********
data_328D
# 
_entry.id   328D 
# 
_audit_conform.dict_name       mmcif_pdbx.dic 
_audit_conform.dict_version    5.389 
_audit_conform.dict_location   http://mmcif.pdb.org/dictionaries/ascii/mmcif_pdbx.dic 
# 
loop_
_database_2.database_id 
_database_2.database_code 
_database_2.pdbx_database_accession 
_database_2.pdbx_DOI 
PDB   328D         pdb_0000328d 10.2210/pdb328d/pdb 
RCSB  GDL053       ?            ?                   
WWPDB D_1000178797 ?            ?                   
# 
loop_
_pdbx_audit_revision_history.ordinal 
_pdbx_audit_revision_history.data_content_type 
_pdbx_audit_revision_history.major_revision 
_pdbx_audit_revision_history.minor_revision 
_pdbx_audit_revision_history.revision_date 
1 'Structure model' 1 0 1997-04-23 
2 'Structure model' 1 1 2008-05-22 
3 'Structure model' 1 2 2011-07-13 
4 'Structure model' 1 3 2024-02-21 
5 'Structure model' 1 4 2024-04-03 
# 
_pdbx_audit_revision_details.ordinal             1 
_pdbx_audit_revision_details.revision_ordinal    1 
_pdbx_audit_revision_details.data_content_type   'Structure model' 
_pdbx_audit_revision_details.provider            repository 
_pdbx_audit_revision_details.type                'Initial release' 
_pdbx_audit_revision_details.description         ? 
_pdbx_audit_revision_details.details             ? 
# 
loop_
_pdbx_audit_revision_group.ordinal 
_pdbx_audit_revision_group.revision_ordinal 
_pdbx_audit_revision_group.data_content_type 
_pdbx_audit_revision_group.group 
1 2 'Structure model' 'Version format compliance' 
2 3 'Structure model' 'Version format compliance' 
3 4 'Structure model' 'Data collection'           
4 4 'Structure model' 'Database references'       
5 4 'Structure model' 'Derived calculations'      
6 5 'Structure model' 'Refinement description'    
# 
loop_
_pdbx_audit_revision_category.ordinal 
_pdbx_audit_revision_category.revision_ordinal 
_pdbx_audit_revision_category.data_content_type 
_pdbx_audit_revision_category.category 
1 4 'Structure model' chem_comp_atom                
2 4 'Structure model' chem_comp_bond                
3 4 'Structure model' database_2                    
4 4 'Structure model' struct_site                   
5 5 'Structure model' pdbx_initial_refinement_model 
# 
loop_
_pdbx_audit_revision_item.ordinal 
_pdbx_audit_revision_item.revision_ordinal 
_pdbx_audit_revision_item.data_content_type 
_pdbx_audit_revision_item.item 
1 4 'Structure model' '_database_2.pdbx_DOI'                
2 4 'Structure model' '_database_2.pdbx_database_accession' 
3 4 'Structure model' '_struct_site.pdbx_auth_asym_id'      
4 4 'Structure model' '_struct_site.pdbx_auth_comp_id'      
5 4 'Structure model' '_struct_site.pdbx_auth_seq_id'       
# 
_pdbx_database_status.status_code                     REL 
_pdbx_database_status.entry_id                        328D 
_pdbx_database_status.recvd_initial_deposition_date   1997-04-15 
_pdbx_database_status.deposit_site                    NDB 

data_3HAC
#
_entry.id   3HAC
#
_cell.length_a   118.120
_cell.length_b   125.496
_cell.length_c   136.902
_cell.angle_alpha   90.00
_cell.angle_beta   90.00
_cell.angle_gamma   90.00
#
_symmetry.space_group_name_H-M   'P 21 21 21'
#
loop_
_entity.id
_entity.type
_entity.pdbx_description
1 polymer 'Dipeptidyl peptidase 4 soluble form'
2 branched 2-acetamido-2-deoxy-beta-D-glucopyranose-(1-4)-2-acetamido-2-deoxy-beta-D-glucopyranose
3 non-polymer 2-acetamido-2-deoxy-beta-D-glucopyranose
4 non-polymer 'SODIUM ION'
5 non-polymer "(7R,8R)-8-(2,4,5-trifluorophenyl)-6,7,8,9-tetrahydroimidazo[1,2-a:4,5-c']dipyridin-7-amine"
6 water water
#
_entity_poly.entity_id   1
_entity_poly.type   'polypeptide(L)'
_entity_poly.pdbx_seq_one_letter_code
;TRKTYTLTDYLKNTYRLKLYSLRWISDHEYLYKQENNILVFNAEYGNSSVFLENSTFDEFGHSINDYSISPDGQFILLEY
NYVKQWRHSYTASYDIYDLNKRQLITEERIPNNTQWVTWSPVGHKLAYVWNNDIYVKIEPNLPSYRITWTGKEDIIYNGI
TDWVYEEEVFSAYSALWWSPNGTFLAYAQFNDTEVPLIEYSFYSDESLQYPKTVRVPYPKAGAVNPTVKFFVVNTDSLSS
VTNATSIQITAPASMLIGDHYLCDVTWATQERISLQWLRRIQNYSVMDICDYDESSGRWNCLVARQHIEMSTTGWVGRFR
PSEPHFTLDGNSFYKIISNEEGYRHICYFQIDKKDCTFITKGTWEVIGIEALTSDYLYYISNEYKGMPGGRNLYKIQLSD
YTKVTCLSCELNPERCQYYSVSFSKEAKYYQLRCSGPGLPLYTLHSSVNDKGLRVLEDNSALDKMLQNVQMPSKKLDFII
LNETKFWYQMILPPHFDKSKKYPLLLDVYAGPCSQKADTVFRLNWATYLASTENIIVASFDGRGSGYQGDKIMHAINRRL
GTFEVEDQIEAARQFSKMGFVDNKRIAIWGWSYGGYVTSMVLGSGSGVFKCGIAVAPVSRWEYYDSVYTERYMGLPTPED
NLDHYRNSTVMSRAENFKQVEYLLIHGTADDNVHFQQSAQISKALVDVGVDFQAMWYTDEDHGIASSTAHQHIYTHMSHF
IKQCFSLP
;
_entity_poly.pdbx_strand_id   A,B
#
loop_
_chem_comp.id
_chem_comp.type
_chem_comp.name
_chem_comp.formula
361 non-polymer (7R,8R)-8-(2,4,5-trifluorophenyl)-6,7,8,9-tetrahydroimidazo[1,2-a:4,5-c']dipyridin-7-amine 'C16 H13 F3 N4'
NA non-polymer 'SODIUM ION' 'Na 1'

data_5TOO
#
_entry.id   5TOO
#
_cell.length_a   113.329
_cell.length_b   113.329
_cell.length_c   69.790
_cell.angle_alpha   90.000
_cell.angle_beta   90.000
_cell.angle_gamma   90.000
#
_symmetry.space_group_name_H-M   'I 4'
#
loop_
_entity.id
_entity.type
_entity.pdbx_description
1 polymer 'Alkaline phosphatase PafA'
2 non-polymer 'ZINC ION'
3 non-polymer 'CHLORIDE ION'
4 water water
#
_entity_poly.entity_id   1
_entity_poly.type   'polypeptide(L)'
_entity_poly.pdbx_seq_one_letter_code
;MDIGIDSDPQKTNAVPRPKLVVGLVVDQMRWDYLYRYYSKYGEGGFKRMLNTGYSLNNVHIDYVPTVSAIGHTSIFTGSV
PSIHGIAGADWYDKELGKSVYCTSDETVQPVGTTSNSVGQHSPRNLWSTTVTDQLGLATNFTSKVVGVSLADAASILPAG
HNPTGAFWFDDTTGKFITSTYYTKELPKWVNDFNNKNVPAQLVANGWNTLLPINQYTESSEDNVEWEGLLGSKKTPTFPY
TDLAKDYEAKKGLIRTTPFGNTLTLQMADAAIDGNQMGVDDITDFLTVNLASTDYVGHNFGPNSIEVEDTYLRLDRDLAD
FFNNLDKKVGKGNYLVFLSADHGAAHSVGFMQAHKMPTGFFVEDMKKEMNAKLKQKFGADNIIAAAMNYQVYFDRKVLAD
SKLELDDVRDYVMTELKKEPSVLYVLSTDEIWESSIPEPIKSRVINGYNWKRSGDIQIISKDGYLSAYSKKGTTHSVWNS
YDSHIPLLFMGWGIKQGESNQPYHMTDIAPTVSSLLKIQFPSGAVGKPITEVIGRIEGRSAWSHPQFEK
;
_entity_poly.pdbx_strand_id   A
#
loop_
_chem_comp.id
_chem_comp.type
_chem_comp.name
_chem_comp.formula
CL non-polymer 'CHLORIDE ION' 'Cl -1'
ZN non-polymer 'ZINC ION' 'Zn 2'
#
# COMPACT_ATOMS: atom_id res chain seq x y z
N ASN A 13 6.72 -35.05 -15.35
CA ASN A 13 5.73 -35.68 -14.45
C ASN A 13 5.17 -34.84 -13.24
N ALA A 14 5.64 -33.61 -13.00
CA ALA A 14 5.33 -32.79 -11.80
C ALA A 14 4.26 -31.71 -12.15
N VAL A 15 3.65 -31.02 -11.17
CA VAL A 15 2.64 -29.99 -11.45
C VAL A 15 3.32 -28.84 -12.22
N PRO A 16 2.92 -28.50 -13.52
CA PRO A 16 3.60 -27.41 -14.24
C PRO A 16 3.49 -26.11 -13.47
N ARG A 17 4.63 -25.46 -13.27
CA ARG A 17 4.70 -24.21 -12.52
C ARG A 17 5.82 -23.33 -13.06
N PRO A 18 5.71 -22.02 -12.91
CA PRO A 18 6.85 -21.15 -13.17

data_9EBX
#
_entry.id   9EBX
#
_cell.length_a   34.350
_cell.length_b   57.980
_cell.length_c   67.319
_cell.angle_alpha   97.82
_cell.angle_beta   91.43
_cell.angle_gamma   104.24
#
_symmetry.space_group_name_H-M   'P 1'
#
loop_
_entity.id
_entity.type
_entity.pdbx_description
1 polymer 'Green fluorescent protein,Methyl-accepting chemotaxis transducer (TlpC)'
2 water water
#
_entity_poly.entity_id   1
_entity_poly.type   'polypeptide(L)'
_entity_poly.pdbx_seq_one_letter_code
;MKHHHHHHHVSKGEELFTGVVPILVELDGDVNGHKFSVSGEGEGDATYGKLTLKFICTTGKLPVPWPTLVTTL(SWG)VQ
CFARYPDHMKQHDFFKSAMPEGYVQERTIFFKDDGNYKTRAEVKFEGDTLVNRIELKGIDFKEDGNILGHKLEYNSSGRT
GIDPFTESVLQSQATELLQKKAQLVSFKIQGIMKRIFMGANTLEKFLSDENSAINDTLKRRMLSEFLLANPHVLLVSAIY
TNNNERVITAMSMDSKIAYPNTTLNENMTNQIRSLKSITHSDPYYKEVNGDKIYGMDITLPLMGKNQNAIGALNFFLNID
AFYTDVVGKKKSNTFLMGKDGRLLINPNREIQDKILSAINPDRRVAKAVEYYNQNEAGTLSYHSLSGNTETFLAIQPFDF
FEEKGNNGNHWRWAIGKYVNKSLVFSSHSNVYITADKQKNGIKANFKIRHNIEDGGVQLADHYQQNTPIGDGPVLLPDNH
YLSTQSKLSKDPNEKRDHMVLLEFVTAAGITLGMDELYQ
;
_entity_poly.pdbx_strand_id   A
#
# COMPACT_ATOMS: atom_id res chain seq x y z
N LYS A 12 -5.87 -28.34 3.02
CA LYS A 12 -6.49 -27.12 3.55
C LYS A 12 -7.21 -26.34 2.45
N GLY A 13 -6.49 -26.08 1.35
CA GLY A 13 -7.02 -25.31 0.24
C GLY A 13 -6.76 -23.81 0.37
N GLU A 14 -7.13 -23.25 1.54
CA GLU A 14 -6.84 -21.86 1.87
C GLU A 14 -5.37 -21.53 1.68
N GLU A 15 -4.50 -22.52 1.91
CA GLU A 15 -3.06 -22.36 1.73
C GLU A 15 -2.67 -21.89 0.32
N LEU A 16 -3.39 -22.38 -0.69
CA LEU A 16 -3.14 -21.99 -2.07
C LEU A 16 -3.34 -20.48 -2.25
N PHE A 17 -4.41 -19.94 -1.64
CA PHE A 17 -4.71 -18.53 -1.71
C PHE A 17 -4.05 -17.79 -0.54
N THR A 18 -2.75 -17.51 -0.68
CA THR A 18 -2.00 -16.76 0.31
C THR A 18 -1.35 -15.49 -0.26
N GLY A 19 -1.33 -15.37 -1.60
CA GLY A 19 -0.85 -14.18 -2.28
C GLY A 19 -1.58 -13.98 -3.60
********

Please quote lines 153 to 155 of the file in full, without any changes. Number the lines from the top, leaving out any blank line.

SKLELDDVRDYVMTELKKEPSVLYVLSTDEIWESSIPEPIKSRVINGYNWKRSGDIQIISKDGYLSAYSKKGTTHSVWNS
YDSHIPLLFMGWGIKQGESNQPYHMTDIAPTVSSLLKIQFPSGAVGKPITEVIGRIEGRSAWSHPQFEK
;